What All Parents Must Learn From the U.S. Gymnastics Team Doctor Sex Abuse Sentencing

sex abuse

Earlier this week former U.S Gymnastics team doctor Larry Nassar is in the process of being sentenced after pleading guilty to seven counts of criminal sexual assault in Ingham County in Michigan. As part of the sentencing process, he has to listen to victim statements from just SOME of his victims, and as of now, CNN reports that they expect over 101 young women to testify. In addition, he has already been sentenced to 60 years for possession of child pornography and is still awaiting sentencing for an additional three counts of first degree criminal sexual conduct with children under 16.)

The man is a monster. A monster who sexually abused the young girls who were his patients, who were told to trust him. Girls including, by their recent announcements, the famous Olympic gymnasts Simone Biles, Aly Raisman, McKayla Moroney, and Gabby Douglas.

He is EVERY parent’s worst nightmare.

Think about it – all these accomplished, hard-working, successful young women – and they didn’t tell. That’s how good this man was at abusing power. I shudder to think of how such evil could walk around with skin on.

Two of the most popular articles on this website are a pediatrician’s tips about how to prevent your child from being sexually abused and another by a victim of child sex abuse on how even good parents miss the signs of sex abuse in their children.

Parents would be wise to take a point away from each of these articles about sex abuse that proved true with the Larry Nassar case.

From the article by Dr. Tobi Adeyeye Amosun on how to prevent sexual abuse, the point to note is that the location of the sex abuse incident is usually one that is familiar to the victim and the perpetrator will almost always be someone the parent and victim already know. In the U.S. Gymnastics case, Simone Biles noted that “it breaks my heart that I will have to continually return to the same training facility where I was abused,” in order to achieve her goal of making the 2020 Olympic team. She was abused somewhere she felt safe, by someone she was supposed to trust. Someone and somewhere her parents surely thought she was safe with and at.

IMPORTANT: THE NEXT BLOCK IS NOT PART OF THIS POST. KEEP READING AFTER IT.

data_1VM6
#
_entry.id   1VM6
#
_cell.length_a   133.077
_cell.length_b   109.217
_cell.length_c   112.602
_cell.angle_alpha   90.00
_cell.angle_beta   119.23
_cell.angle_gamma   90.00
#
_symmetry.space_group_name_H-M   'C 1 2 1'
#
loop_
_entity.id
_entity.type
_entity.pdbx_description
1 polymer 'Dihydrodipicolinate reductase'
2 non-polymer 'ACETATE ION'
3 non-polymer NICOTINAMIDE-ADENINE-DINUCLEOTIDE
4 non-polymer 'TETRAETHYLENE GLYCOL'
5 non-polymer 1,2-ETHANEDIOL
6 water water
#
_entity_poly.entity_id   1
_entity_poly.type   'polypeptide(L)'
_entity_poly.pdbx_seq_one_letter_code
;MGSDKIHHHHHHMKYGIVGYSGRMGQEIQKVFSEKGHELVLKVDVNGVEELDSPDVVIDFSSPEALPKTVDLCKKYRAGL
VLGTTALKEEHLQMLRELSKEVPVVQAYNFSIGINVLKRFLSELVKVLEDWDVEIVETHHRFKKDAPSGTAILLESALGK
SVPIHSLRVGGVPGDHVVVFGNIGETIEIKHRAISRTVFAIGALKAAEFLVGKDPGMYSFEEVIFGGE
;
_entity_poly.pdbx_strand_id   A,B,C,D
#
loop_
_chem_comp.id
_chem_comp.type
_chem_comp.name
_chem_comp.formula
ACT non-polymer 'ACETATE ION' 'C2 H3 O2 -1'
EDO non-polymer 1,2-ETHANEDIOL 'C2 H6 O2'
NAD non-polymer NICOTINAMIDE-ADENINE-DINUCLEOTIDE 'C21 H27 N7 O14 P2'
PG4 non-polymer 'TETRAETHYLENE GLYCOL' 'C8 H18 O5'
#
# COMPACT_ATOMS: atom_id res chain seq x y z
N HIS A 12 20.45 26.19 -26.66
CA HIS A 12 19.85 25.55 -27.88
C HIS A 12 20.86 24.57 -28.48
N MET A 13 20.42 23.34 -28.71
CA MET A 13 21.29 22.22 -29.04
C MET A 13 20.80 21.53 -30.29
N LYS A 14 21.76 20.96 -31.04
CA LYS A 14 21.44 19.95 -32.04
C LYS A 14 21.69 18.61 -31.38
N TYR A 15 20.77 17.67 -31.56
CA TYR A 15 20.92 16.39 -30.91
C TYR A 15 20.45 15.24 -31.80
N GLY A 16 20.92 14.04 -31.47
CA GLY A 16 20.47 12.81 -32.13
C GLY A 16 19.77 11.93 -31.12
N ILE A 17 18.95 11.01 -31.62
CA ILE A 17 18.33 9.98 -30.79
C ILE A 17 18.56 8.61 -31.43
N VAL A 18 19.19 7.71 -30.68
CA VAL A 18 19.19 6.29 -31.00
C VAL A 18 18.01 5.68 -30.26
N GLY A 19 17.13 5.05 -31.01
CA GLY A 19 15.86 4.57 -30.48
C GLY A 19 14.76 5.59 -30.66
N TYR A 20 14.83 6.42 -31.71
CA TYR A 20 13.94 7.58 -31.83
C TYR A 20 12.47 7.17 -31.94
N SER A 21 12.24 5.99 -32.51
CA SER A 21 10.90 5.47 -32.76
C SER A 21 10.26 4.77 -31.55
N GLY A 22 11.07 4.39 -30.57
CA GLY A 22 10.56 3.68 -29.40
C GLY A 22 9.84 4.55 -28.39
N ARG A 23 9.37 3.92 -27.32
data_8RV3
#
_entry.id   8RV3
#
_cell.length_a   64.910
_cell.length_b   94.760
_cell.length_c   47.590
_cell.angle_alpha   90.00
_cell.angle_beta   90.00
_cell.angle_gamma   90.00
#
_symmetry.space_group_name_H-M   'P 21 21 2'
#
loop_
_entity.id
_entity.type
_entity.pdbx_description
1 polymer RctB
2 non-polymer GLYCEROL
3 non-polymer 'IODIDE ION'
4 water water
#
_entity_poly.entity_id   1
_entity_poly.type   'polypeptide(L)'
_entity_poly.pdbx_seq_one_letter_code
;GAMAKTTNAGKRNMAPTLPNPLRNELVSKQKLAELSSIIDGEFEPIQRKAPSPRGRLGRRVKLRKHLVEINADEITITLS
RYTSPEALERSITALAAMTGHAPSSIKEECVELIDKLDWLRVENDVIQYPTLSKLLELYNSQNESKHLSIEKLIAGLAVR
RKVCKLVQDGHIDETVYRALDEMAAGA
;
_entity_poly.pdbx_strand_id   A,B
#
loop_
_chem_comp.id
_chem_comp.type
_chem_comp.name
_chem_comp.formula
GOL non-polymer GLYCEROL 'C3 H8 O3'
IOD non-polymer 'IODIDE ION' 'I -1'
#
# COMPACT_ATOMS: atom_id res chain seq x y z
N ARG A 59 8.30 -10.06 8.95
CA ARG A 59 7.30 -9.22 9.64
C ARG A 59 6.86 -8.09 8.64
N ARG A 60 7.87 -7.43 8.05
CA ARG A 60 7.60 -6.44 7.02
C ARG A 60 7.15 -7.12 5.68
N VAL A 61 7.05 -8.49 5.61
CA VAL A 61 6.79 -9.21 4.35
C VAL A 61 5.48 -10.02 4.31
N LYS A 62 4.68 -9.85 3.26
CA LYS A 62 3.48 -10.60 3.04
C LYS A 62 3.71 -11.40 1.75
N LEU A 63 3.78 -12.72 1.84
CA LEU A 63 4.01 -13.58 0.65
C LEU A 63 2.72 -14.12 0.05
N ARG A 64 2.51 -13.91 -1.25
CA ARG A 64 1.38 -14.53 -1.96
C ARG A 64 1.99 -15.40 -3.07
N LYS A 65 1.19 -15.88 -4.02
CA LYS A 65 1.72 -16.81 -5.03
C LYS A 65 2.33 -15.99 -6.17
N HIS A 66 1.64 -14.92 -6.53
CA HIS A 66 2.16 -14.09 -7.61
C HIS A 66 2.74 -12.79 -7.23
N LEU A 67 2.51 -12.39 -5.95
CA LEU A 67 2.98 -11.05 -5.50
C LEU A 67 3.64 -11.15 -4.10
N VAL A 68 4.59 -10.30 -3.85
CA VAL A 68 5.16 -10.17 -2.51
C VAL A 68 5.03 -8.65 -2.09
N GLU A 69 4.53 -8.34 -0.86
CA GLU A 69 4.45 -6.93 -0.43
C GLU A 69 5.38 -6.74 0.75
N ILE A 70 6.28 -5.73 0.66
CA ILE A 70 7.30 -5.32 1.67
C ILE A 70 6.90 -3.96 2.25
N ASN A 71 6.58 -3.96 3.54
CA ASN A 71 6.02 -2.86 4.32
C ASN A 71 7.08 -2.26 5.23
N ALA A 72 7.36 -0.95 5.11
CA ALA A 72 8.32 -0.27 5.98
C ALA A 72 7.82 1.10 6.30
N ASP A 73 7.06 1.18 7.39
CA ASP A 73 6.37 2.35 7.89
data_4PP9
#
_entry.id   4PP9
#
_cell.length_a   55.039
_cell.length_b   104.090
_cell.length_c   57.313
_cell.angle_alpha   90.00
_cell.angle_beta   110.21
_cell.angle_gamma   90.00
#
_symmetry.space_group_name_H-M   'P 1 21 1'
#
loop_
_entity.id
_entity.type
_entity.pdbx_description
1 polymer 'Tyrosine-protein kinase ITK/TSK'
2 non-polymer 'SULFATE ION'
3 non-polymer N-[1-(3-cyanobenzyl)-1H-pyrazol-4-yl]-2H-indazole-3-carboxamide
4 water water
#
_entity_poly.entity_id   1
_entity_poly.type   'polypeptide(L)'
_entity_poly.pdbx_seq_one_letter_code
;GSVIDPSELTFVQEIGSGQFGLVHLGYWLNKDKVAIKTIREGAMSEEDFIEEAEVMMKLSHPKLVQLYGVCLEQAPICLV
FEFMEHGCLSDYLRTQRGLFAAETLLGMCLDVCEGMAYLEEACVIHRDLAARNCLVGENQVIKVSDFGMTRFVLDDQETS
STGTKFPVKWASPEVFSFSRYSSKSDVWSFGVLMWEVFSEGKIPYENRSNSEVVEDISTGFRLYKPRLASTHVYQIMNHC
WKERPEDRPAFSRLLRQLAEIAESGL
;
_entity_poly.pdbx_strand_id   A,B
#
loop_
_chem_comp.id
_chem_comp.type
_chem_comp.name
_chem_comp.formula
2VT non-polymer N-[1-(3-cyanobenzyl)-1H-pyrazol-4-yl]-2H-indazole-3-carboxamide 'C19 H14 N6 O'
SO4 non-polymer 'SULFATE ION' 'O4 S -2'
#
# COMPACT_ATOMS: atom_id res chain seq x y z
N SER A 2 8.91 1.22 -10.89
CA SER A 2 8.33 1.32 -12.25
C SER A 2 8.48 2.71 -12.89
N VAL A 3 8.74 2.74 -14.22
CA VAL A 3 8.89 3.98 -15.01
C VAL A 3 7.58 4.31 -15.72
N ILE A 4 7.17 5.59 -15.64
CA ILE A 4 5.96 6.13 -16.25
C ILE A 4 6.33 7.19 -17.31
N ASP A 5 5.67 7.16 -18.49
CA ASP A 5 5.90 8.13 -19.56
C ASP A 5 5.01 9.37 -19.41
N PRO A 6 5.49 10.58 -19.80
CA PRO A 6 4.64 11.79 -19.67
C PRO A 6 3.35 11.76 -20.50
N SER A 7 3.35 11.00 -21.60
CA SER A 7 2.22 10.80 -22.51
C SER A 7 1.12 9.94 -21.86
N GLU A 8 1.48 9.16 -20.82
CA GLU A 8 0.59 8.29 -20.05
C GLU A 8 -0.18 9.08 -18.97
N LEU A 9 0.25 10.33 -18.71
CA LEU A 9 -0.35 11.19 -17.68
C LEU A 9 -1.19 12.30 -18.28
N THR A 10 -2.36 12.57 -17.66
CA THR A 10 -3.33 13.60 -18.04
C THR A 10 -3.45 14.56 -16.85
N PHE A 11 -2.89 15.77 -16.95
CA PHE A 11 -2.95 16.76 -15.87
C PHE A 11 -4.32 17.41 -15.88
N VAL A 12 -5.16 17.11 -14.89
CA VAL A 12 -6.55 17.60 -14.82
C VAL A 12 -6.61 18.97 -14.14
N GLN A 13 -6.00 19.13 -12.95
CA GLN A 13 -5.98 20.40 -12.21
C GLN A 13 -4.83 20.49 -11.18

From the article by Tonya GJ Prince, on how even good parents miss the signs of sexual abuse, she notes that in her case, her parents never asked the right questions when she was away from them but with people they trusted. She said her parents asked her questions like “Did you behave?”  “Did you listen?”  “Were you a good girl?” in front of her abuser, whom she was terrified of. She advises parents to ask questions of their kids AWAY from the adult or adults whose care they had been in, and ask questions less about their behavior and more about their feelings, such as:

How did you spend your time?  

What was your favorite part?

What was the least favorite part?

Did you feel safe?  

Was there anything else that you wanted to share?
Let me stress that I am in no way saying any of the gymnast’s parents did anything wrong. I read testimony from two of the young gymnasts that said their mothers were even in the exam room when they were abused – this man was THAT deceptive. (Shudder again.) But, I am asking us to put ourselves in their shoes for a minute, imagine their pain, and think about what they wish they had done differently. I am guessing asking more questions might be on that list. Moms and Dads, let us not get so busy shuttling our kids to all their many practices and rehearsals that we fail to probe our kids about what really goes on when they aren’t with us.
The details of the hundreds of assaults perpetrated by Nassar are heart-rending and very difficult to read. But as a parent, I am glad I read a few. They were…motivational to be vigilant for my kids, to say the least.God forbid any of our children has a story to tell like these amazing, brave young women do.Parents, put your guards UP. Talk to your kids about sex abuse so that they KNOW when someone they trust tries to do something you;ve said is not okay, they can come to you IMMEDIATELY. For more on how to talk to your children about sex abuse BEFORE it occurs, check out the fantastic tips here: A Sexual Abuse Fire Drill.

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Jenny Rapson
Jenny Rapson is a follower of Christ, a wife and mom of three from Ohio and a freelance writer and editor. You can find her at her blog, Mommin' It Up, or follow her on Twitter.